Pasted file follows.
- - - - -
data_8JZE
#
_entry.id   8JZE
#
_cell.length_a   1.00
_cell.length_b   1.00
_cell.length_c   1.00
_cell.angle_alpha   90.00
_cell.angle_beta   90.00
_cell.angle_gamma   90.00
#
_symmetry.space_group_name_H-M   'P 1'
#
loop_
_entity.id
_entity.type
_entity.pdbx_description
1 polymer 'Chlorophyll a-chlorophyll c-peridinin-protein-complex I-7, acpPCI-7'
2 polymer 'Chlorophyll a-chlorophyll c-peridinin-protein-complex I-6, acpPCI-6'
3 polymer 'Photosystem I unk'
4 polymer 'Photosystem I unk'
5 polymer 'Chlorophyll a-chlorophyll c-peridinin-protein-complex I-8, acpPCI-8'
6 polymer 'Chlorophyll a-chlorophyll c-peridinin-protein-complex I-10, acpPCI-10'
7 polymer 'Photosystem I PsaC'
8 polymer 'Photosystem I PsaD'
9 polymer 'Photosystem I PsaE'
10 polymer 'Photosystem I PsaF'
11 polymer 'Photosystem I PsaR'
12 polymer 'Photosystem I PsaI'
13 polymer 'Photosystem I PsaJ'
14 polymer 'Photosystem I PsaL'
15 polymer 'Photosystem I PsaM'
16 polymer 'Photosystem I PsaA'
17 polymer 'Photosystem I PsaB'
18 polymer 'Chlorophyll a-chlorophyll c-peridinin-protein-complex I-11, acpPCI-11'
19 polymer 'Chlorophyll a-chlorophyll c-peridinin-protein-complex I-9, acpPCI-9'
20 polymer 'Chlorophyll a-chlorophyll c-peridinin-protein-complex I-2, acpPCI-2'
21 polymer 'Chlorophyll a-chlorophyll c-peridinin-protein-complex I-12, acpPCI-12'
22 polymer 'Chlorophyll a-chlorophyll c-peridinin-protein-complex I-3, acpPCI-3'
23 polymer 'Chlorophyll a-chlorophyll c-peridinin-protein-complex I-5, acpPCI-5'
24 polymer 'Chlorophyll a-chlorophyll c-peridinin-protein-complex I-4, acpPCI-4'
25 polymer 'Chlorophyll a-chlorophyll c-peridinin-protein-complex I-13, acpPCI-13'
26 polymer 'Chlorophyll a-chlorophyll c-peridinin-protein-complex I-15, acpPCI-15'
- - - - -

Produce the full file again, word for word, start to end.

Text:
data_8JZE
#
_entry.id   8JZE
#
_cell.length_a   1.00
_cell.length_b   1.00
_cell.length_c   1.00
_cell.angle_alpha   90.00
_cell.angle_beta   90.00
_cell.angle_gamma   90.00
#
_symmetry.space_group_name_H-M   'P 1'
#
loop_
_entity.id
_entity.type
_entity.pdbx_description
1 polymer 'Chlorophyll a-chlorophyll c-peridinin-protein-complex I-7, acpPCI-7'
2 polymer 'Chlorophyll a-chlorophyll c-peridinin-protein-complex I-6, acpPCI-6'
3 polymer 'Photosystem I unk'
4 polymer 'Photosystem I unk'
5 polymer 'Chlorophyll a-chlorophyll c-peridinin-protein-complex I-8, acpPCI-8'
6 polymer 'Chlorophyll a-chlorophyll c-peridinin-protein-complex I-10, acpPCI-10'
7 polymer 'Photosystem I PsaC'
8 polymer 'Photosystem I PsaD'
9 polymer 'Photosystem I PsaE'
10 polymer 'Photosystem I PsaF'
11 polymer 'Photosystem I PsaR'
12 polymer 'Photosystem I PsaI'
13 polymer 'Photosystem I PsaJ'
14 polymer 'Photosystem I PsaL'
15 polymer 'Photosystem I PsaM'
16 polymer 'Photosystem I PsaA'
17 polymer 'Photosystem I PsaB'
18 polymer 'Chlorophyll a-chlorophyll c-peridinin-protein-complex I-11, acpPCI-11'
19 polymer 'Chlorophyll a-chlorophyll c-peridinin-protein-complex I-9, acpPCI-9'
20 polymer 'Chlorophyll a-chlorophyll c-peridinin-protein-complex I-2, acpPCI-2'
21 polymer 'Chlorophyll a-chlorophyll c-peridinin-protein-complex I-12, acpPCI-12'
22 polymer 'Chlorophyll a-chlorophyll c-peridinin-protein-complex I-3, acpPCI-3'
23 polymer 'Chlorophyll a-chlorophyll c-peridinin-protein-complex I-5, acpPCI-5'
24 polymer 'Chlorophyll a-chlorophyll c-peridinin-protein-complex I-4, acpPCI-4'
25 polymer 'Chlorophyll a-chlorophyll c-peridinin-protein-complex I-13, acpPCI-13'
26 polymer 'Chlorophyll a-chlorophyll c-peridinin-protein-complex I-15, acpPCI-15'